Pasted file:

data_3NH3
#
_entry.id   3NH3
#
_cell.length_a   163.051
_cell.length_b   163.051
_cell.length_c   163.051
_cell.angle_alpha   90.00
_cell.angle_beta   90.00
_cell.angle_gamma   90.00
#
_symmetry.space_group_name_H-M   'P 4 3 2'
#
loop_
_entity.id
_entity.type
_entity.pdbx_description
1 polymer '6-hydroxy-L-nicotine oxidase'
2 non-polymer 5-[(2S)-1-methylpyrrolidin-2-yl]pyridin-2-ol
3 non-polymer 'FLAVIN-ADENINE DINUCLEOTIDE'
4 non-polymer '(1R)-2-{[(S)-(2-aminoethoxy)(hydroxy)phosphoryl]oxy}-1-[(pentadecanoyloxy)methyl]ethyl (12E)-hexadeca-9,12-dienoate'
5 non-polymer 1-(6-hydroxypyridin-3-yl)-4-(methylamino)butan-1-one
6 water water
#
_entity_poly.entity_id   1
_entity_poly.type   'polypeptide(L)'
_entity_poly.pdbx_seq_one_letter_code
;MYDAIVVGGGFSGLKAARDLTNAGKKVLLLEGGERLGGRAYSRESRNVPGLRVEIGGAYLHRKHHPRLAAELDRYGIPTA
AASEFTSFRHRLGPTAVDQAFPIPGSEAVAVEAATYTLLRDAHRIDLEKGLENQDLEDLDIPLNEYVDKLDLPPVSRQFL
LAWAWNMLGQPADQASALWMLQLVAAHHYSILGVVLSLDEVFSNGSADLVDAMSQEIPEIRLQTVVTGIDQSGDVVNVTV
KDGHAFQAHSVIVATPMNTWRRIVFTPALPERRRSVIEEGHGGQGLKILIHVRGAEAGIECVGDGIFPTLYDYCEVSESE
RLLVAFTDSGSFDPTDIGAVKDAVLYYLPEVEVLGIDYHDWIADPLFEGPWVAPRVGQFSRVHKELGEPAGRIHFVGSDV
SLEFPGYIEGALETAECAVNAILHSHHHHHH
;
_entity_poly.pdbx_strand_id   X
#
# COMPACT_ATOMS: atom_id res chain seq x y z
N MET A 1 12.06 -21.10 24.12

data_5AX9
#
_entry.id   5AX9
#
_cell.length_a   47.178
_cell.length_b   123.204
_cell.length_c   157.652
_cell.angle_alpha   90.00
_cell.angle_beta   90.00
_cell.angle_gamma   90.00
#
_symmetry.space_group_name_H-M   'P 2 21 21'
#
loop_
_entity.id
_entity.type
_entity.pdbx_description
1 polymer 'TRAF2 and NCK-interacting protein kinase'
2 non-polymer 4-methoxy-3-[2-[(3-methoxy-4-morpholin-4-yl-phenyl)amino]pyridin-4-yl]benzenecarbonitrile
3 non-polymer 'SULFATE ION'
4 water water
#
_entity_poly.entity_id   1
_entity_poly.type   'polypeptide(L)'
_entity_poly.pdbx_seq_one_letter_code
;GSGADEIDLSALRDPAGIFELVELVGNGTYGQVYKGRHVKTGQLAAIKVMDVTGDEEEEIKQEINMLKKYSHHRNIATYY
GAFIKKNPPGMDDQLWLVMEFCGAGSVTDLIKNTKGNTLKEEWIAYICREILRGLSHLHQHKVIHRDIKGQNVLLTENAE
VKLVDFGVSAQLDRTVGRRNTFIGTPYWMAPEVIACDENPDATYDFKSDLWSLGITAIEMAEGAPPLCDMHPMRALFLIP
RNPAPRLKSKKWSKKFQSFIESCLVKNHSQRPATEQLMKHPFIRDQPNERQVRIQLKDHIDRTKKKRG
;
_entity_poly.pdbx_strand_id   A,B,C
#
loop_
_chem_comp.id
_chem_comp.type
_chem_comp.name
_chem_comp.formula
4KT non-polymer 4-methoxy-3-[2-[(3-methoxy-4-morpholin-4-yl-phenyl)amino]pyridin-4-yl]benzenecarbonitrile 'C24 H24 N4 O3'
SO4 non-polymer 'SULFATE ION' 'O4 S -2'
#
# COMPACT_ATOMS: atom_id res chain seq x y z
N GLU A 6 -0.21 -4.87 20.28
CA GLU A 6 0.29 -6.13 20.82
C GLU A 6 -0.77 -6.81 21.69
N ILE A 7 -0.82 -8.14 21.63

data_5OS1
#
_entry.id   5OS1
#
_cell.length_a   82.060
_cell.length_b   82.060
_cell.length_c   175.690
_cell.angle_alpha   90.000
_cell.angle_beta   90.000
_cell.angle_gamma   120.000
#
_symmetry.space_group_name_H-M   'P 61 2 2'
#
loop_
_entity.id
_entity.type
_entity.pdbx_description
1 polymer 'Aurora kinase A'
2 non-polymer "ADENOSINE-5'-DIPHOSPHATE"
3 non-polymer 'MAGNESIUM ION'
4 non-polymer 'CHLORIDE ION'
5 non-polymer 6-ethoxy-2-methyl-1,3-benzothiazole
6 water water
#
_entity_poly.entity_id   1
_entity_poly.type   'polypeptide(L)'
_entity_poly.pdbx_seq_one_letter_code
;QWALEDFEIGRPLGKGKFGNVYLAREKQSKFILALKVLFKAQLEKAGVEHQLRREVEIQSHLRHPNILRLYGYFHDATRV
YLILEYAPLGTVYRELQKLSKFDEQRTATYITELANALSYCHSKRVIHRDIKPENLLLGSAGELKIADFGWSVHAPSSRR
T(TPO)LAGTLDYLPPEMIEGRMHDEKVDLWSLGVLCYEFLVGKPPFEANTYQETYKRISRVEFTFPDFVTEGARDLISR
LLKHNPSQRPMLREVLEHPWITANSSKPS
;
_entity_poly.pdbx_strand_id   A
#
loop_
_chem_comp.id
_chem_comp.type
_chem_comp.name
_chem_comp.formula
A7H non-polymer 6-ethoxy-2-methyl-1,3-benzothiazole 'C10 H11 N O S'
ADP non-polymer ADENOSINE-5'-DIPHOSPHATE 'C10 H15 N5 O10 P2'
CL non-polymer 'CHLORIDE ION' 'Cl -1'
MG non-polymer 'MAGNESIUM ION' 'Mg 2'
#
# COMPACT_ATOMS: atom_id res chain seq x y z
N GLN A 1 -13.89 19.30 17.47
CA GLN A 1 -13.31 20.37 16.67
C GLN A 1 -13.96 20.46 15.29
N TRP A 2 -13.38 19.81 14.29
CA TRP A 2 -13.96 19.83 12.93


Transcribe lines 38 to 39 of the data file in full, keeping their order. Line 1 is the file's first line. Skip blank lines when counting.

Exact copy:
N MET A 1 12.06 -21.10 24.12

data_5AX9